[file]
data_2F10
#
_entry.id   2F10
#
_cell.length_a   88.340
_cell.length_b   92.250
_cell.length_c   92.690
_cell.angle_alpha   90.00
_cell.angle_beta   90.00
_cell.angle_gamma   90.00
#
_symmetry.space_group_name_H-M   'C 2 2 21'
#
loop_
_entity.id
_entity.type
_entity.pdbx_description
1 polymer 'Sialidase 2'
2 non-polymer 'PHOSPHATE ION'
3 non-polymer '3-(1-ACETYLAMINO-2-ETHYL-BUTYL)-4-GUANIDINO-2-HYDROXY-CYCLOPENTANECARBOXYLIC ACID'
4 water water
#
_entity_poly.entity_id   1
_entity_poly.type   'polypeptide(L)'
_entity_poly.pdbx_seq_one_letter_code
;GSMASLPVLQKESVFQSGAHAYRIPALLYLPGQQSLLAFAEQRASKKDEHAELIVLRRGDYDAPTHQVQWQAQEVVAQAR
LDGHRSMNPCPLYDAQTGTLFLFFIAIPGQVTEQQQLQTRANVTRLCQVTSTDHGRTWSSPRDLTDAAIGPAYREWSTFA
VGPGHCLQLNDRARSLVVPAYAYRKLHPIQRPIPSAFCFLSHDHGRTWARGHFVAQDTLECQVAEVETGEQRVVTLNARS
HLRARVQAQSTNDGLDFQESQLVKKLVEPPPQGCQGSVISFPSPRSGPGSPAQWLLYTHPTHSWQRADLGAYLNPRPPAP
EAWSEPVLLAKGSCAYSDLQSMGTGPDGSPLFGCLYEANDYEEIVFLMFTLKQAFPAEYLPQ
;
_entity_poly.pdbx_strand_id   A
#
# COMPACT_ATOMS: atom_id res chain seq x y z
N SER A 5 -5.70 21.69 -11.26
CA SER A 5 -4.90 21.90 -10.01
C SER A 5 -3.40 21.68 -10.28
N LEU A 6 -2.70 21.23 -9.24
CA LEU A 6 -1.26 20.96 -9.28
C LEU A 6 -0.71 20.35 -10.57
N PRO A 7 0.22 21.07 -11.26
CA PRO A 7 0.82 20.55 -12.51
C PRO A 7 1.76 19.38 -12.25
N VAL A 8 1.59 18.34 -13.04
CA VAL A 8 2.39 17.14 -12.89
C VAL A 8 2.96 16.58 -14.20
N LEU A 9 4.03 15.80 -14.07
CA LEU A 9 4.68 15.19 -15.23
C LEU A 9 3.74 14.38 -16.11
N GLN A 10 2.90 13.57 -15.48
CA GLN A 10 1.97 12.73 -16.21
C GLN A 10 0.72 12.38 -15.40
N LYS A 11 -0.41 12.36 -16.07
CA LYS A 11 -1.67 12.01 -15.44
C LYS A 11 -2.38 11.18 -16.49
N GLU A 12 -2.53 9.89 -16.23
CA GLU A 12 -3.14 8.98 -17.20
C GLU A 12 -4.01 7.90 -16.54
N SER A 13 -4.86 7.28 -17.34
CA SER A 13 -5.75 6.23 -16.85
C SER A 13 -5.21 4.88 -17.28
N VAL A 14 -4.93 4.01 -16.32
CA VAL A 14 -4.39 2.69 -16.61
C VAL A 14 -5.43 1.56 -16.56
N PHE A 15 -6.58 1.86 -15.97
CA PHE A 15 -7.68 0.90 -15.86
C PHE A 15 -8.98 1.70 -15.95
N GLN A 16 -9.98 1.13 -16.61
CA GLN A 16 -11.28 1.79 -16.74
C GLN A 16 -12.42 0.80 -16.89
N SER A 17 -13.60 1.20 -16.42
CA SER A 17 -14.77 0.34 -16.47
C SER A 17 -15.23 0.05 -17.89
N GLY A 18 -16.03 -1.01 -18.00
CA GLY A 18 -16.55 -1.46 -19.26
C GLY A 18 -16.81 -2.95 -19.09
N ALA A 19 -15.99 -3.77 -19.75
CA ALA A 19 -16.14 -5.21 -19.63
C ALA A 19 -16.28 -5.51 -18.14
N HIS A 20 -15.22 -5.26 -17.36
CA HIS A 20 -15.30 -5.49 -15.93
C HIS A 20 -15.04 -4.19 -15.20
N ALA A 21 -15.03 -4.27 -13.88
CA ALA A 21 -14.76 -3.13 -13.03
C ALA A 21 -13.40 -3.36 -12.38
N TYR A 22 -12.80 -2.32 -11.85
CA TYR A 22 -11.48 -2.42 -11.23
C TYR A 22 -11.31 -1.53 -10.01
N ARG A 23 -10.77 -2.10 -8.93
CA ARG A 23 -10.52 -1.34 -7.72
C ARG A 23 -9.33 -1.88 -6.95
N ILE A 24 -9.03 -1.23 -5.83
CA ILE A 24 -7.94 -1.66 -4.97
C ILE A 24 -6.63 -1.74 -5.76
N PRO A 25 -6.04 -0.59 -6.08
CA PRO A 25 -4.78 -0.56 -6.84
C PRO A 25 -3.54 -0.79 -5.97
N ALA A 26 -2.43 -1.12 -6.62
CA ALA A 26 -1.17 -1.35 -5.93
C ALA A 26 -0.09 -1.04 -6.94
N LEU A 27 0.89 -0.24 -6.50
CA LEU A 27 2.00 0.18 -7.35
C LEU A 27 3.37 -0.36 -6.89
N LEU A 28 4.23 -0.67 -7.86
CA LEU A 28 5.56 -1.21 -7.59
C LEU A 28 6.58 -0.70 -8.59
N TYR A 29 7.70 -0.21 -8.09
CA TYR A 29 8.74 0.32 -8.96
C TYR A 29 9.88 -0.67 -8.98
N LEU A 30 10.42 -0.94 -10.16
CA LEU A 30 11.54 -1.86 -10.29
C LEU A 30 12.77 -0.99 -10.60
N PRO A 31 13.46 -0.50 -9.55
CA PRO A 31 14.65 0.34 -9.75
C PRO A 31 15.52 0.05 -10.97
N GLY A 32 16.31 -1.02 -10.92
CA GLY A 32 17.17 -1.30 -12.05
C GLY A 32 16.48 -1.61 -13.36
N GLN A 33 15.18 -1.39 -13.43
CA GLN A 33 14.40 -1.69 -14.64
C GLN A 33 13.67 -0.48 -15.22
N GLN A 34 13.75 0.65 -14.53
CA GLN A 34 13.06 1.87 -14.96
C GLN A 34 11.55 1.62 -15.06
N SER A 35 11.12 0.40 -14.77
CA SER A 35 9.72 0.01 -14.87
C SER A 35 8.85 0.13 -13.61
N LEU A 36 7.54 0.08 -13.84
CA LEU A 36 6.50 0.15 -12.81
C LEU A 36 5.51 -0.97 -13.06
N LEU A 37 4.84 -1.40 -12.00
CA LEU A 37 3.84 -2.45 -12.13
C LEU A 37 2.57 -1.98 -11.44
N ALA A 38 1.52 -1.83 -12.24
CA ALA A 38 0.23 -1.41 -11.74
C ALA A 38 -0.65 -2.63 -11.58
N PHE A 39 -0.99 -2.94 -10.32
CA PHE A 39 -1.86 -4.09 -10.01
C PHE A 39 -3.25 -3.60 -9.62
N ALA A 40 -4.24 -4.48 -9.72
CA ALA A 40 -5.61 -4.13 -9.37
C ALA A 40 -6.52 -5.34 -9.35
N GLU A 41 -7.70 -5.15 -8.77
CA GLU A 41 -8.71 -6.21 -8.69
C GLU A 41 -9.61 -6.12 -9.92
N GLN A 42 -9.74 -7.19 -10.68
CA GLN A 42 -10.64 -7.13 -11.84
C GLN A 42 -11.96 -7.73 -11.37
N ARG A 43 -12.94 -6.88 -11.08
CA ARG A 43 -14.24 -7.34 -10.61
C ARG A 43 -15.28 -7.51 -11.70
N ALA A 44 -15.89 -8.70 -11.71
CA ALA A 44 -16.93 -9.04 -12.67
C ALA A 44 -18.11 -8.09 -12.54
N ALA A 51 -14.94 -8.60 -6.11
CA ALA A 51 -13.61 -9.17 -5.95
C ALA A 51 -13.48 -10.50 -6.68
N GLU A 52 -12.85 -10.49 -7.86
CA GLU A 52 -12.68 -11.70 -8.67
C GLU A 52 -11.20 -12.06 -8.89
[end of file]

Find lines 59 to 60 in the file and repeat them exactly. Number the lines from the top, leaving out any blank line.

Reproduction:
N SER A 13 -4.86 7.28 -17.34
CA SER A 13 -5.75 6.23 -16.85